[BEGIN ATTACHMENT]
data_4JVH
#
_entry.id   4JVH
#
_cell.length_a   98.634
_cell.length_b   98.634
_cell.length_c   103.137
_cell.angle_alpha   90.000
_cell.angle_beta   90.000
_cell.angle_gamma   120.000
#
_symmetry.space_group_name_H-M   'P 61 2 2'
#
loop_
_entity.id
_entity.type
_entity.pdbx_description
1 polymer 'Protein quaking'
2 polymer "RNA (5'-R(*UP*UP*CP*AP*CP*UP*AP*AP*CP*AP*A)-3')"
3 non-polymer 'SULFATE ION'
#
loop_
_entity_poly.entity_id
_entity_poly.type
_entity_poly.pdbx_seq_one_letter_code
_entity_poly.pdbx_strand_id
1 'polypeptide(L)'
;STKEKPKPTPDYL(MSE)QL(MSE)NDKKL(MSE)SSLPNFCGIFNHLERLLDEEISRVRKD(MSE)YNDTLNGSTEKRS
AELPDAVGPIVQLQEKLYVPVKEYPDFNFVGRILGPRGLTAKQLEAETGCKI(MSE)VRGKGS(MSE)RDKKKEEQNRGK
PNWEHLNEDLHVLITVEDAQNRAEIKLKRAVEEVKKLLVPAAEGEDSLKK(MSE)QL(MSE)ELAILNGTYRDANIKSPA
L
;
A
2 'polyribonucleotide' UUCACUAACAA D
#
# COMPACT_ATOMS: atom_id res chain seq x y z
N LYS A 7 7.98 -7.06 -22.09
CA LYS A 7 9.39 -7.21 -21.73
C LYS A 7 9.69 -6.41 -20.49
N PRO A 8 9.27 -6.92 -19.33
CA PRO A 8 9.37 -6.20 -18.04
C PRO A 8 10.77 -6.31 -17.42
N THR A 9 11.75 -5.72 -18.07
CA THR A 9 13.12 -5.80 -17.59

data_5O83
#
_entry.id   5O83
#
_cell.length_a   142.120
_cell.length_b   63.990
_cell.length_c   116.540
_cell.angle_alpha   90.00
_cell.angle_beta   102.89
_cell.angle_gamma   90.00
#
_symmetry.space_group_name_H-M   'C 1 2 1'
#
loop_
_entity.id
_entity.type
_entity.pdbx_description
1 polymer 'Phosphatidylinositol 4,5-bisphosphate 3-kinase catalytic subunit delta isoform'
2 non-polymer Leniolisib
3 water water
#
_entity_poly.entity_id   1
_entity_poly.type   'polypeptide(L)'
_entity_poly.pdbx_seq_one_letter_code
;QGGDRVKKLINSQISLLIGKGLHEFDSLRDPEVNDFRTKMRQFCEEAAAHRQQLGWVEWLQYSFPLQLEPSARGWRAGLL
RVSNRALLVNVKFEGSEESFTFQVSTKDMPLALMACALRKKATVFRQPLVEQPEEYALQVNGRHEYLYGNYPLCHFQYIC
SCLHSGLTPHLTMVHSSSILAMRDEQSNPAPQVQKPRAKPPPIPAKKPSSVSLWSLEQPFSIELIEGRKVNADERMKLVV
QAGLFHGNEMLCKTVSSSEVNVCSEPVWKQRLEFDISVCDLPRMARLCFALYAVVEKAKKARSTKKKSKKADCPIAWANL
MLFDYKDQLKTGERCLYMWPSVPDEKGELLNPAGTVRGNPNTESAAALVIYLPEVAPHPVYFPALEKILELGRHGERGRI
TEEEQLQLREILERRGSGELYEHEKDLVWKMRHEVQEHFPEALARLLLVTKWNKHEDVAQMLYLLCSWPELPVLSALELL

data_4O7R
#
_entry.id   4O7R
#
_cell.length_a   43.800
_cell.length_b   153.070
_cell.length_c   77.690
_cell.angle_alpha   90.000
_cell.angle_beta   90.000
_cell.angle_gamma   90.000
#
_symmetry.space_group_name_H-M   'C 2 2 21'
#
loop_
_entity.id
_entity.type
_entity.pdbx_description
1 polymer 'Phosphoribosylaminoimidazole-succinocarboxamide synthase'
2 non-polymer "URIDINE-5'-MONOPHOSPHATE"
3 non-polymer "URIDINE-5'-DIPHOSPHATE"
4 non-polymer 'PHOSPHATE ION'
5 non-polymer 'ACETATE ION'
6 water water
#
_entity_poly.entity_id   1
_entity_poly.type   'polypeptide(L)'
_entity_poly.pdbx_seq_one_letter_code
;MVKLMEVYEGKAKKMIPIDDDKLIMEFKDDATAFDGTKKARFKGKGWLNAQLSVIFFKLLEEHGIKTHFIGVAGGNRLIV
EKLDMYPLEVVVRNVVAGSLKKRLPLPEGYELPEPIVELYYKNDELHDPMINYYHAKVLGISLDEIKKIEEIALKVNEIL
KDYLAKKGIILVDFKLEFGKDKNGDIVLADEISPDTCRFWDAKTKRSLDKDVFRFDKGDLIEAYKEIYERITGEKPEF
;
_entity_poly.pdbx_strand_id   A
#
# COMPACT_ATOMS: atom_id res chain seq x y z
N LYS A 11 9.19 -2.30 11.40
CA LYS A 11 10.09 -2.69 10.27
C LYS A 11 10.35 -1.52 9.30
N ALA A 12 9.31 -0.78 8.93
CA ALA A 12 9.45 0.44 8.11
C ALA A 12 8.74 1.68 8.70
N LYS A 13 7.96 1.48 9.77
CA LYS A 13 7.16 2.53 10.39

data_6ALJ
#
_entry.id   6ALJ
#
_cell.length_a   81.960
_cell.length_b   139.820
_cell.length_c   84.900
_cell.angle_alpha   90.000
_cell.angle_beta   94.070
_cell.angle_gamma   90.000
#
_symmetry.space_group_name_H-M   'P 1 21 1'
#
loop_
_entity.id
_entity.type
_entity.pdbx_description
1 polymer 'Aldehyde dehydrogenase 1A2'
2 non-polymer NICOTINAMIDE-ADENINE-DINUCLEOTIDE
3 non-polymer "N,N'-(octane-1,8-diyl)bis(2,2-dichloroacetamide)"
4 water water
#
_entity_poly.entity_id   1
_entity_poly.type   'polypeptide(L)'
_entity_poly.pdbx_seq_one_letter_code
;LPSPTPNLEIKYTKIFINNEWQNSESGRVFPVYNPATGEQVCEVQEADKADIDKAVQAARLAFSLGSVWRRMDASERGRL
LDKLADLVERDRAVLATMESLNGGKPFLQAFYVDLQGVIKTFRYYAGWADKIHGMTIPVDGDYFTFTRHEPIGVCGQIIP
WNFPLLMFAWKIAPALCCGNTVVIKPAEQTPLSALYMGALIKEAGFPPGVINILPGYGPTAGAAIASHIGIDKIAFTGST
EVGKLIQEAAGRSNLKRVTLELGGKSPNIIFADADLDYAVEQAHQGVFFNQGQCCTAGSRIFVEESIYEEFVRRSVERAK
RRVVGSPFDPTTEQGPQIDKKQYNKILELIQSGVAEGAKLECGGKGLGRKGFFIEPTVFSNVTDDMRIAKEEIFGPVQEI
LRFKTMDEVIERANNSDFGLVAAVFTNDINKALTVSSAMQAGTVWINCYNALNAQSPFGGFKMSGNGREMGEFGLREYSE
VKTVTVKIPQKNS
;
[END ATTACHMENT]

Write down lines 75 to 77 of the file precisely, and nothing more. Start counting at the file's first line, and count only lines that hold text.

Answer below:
data_4O7R
#
_entry.id   4O7R